FAA Mandate Targets 737 Cabin Pressure Switches 

Credit: Joe Pries

WASHINGTON—The FAA is mandating more frequent inspections of Boeing 737 cabin altitude pressure switches over concerns that latent failures could leave pilots and maintenance personnel unaware that the crucial warning system is not working.

In an immediately adopted airworthiness directive (AD) due out July 20, the agency will order affected operators to inspect both switches on each 737 every 2,000 flight hours (FH). The current interval is every 6,000 FH.

Required by regulations on transport-category aircraft with pressurized cabins, the switches serve several functions. They detect when the cabin pressure altitude exceeds a specified limit—10,000 ft. in the 737’s case—and send signals that trigger aural and visual warnings to pilots.

The 737 was designed with one switch. In 2012, the FAA mandated the addition of a second switch for redundancy and because their failures are latent, with no warning or indication to pilots or maintenance personnel. 

The inspection-interval change comes based on Boeing’s recommendation following analysis of in-service switch reliability. Boeing acted based on an operator’s report that both switches failed on three different 737s during functional checks in September 2020. Boeing initially determined, “for reasons that included the expected failure rate of the switches,” that changes were not required, the FAA explained in the directive’s preamble.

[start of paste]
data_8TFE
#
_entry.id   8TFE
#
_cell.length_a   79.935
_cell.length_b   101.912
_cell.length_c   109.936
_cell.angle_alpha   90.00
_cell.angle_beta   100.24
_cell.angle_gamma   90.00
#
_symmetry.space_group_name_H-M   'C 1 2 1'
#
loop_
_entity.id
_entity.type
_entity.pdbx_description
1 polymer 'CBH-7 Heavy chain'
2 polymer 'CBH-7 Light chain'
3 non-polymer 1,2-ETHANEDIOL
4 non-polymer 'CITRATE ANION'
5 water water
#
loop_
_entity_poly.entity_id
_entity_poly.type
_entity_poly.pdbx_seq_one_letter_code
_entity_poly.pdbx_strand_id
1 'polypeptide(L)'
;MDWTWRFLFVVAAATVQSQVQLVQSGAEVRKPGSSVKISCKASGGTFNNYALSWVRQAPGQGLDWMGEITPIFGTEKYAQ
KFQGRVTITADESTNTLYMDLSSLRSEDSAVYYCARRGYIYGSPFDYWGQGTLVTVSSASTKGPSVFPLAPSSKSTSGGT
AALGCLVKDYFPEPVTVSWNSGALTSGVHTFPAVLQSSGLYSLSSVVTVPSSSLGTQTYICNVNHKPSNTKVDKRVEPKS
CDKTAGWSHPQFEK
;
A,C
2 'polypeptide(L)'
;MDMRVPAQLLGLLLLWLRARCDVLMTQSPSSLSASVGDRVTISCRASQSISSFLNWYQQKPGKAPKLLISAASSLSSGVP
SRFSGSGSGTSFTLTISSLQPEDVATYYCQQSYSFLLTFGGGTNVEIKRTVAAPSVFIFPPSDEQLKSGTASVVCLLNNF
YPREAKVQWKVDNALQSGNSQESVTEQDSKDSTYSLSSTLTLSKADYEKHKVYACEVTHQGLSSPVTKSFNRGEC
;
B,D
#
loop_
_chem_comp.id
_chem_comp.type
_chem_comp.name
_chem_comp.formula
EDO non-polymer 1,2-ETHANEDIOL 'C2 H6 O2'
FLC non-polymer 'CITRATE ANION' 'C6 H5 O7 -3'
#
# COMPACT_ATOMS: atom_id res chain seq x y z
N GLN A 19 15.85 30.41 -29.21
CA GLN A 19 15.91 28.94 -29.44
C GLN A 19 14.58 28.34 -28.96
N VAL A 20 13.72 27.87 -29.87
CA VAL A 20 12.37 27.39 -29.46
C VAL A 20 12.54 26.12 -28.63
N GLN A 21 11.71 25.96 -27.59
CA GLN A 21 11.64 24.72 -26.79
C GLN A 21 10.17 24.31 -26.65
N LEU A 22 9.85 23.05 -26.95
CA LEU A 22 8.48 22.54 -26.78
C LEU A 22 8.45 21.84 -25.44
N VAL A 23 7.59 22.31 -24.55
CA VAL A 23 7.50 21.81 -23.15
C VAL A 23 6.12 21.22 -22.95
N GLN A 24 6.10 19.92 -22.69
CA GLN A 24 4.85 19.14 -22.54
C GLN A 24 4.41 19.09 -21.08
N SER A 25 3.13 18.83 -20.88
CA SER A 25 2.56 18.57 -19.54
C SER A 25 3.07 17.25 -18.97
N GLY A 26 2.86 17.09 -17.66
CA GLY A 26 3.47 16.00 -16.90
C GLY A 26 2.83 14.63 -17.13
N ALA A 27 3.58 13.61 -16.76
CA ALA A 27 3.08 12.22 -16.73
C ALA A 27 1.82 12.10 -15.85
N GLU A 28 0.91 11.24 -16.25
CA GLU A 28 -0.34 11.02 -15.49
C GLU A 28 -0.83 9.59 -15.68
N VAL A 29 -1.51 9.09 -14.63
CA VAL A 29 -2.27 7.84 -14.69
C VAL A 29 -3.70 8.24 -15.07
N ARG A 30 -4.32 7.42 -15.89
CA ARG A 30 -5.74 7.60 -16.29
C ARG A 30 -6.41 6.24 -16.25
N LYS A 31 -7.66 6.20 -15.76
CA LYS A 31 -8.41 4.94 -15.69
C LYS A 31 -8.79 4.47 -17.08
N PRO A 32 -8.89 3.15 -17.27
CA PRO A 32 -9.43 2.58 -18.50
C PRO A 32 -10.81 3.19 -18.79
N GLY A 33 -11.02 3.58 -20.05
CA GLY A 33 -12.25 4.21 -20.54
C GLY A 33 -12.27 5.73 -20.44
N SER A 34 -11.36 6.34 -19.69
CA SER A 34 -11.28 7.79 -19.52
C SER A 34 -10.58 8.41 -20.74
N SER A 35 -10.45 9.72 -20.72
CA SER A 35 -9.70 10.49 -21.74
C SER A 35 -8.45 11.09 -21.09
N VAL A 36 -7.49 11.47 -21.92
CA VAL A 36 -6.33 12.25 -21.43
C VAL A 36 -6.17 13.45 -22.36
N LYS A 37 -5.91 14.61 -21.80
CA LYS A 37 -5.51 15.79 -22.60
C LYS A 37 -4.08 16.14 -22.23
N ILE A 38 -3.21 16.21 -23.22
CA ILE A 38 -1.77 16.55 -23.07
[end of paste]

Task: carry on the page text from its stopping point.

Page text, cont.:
Follow-up analysis found that “the failure rate of both switches is much higher than initially estimated,” the FAA said. In June, Boeing alerted operators, recommending the more frequent inspections. No in-service incidents have been linked to dual switch failures.

“Safety is our highest priority, and we fully support the FAA’s direction, which makes mandatory the inspection interval that we issued to the fleet in June,” Boeing said in a statement. 

The FAA directive affects 2,500 U.S.-registered 737s, the FAA said. Worldwide adoption of the mandate is likely, which would subject 8,124 aircraft to the directive, including 877 in storage, Aviation Week’s Fleet Discovery shows.

Sean Broderick

Senior Air Transport & Safety Editor Sean Broderick covers aviation safety, MRO, and the airline business from Aviation Week Network's Washington, D.C. office.


1 Comment
Who make the switches, to me, this would seemed to be an important piece of information and discussion?